Real estate products have lost focus
There is certainly not a shortage of inspirational messages fed to the consumer by real estate product companies about how they can attain the house of their dreams, and it appears that even product companies that directly market to brokers and agents are losing their focus.
As a company gets bigger, so do their numbers and targets, so relying solely on agents and brokers as their primary source of revenue becomes a lot less viable. As I watch this unfold, I have some reservation about those that are hedging and straddling both camps and think we don’t notice.
This has become increasingly clear as a variety of companies have begun making clear direct-to-consumer plays in subtle, albeit obvious ways. While I might be accused of being a little sensitive to the messaging in the following campaigns, I do know that some lights went off when I saw both, and I’m curious to see if I’m not the only one.
“A better way of buying and selling real estate”
Dotloop recently launched a video titled “A better way of buying and selling real estate” where they catalogue the journey of a young woman as she goes about her day from a simple transaction at a coffee house, to purchasing a haircut at her local salon, and then to her apartment, where she seamlessly picks up packages from the concierge in her building through a highly technology-enabled solution.
When she finally arrives at her apartment, we hear her voice for the first time as she calls her real estate agent to inquire about submitting an offer on a property that she has been coveting (all from the comfort of her couch). During her phone conversation, we sense she is becoming more and more frustrated with her agent as he is indicating that she needs to physically come to the office to complete the paperwork on the purchase offer. She insists in a dramatic tone – “there has got to be a better way” and the shot fades to the agent sitting behind a desk full of stacks of paperwork. Not a bad premise overall, and you’re probably thinking “what’s the deal?”
As a broker, that message did not inspire action in me. It reminded me of the antiquated way of doing business that hasn’t happened in MY office for years. And so instead of being motivated to do something innovative, new, or useful after watching this video, I left with a bad taste in my mouth about how agents haven’t significantly progressed from the days of MLS books, faxes, and stacks of paperwork on a desk. And why was it so dark in that office anyway? The only similarity I could find was that the agent probably had the same flask of whiskey in his desk that I have in mine.
So instead of being inspired by how this “agent focused” product could make my life better, I was uninspired, demotivated, and definitely not running to my computer to press “go” on Dotloop.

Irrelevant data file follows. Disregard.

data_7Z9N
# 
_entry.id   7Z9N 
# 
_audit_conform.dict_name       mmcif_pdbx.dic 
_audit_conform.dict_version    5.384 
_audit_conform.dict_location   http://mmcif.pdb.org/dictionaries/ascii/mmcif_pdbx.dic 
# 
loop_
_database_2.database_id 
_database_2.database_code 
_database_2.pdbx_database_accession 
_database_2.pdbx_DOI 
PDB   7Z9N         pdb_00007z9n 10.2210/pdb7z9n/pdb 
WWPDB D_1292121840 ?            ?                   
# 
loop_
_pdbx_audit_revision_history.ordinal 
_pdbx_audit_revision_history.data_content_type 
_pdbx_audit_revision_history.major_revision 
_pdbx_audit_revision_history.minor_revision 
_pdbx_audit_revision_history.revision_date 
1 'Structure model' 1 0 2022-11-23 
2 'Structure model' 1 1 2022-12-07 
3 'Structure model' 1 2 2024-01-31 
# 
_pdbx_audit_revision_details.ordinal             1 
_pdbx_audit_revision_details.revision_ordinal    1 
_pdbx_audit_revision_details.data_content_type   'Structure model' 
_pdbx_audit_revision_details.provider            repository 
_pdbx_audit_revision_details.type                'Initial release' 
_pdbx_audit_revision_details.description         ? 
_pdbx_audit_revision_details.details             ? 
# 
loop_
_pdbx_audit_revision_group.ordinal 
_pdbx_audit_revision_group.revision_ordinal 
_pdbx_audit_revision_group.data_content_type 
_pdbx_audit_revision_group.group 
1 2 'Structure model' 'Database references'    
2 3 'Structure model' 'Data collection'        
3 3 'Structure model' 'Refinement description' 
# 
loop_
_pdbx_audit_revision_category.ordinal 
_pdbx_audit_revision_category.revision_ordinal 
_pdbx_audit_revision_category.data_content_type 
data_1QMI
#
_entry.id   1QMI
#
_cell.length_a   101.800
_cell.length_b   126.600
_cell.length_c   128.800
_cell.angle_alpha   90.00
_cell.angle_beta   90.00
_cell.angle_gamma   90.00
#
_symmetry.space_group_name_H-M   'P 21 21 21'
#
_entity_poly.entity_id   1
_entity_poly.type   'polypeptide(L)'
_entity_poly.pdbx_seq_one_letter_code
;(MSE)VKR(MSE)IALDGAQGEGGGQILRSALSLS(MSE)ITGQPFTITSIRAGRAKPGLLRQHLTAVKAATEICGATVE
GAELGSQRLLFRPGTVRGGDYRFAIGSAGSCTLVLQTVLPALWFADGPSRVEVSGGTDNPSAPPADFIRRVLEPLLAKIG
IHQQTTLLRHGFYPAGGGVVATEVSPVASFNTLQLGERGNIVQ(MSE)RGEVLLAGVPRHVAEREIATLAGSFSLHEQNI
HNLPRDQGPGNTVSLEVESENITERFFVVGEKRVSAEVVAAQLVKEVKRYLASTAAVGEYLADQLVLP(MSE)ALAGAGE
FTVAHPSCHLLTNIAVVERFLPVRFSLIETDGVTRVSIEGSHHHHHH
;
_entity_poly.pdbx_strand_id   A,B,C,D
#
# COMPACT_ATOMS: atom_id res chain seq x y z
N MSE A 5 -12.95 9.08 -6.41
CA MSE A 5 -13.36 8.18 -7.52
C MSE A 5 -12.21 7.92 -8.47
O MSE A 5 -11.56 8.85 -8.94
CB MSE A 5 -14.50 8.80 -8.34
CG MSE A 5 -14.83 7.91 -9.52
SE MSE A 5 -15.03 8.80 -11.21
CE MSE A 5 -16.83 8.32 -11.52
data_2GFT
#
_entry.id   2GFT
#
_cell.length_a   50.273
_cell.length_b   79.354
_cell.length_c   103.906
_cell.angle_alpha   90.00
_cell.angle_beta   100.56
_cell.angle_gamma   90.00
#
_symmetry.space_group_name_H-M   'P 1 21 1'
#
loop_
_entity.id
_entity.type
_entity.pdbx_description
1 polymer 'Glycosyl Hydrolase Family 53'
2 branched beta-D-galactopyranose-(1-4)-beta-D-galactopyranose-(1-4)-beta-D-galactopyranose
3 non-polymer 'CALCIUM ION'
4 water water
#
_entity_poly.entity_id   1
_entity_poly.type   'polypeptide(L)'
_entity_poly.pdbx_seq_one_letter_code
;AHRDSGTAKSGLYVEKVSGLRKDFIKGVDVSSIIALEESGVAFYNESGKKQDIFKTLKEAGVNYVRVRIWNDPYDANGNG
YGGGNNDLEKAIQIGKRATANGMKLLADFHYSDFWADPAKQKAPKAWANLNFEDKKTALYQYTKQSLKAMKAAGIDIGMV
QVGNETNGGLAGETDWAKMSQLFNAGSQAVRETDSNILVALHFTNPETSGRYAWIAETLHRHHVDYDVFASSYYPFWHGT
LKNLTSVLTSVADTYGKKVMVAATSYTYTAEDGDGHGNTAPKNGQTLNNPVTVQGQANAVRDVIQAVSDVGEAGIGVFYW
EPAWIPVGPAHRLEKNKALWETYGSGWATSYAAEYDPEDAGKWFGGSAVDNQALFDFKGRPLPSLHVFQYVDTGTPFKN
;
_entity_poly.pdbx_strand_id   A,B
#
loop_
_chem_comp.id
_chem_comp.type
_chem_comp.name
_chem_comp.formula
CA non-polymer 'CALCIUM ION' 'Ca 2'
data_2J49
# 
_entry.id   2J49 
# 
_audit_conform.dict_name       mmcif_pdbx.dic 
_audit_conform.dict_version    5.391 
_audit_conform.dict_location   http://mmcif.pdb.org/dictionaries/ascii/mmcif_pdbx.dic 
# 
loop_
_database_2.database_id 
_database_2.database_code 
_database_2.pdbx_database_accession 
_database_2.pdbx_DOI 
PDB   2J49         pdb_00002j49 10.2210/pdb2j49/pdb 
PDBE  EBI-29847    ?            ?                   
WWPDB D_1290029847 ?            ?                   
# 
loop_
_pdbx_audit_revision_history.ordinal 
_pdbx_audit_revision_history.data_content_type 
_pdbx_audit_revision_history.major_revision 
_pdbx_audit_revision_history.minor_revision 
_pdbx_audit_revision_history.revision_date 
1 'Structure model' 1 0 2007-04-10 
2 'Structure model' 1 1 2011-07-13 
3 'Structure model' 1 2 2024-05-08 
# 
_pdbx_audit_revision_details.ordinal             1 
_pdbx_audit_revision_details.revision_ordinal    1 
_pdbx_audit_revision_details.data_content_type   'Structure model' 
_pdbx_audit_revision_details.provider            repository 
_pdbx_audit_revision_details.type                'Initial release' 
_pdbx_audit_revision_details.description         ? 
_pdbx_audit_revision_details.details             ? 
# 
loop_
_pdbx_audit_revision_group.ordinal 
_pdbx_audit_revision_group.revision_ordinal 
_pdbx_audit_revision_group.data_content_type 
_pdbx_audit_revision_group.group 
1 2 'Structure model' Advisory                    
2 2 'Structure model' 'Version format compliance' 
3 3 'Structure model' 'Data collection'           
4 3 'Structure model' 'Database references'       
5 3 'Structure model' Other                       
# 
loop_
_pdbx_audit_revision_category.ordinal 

“Know the status of that for sale sign on the lawn”
Realtor.com just released an update to their mobile app where most listings are updated every 15 minutes. AGBeat reported, “If you are searching for a home, you don’t want to fall in love only to find out that home was sold months ago.” Clearly this was a dig by Realtor.com operator Move Inc. at their competitors, Zillow and Trulia who have been widely criticized for their overall data accuracy. I thought this was a brave action by Move (and it was the statement that caught my attention in the first place).
As the article continues, Move goes on to state that “Sometimes the listing data is more accurate than real life” and by using the app as a consumer “you can now figure out what the latest status is on that For Sale sign on the lawn.”
Their information is more accurate than that of broker yard signs? Listing information is updated in real time by brokers and agents who make decisions with sellers about what they are going to do with the listing status before even changing it in the MLS, so how could Realtor.com possibly have more accurate information? Additionally, any licensed user of the MLS has real-time access to the MLS, which is absolutely the most accurate source of property information advertised by brokers. The assertion by Move is misleading.
Again, I think this is a case where a company like Move is torn. Clearly they are faced with an interesting conundrum, though it feels like they took a shot at their customers’ (Realtors’) business practices (how we use yard signs and market property) in exchange for goodwill among home shoppers. Now I’m not saying that yard signs are always kept in line with current property status, let alone kept in good shape – but Move had already taken a jab at its competitors’ accuracy issues, what purpose did it serve to take a stab at their own customers?
Where do we go from here?
The moral of this story? I am a player in this housing system these products are supposedly trying to fix (and market to), so inspire me to use what could be great products rather than distract me with generalizations about people in my line of work. Use the messaging in your marketing to show me how my role evolves as the process evolves. Show me something I could not see for myself, given how close I am to this work. Don’t show me an old version of myself and my peers – show us something new and better.
Industries (and even us, as people) evolve when we highlight what people are doing that is right, not what people are doing that is wrong. Show me what’s possible, and I’ll show you someone who will make it happen.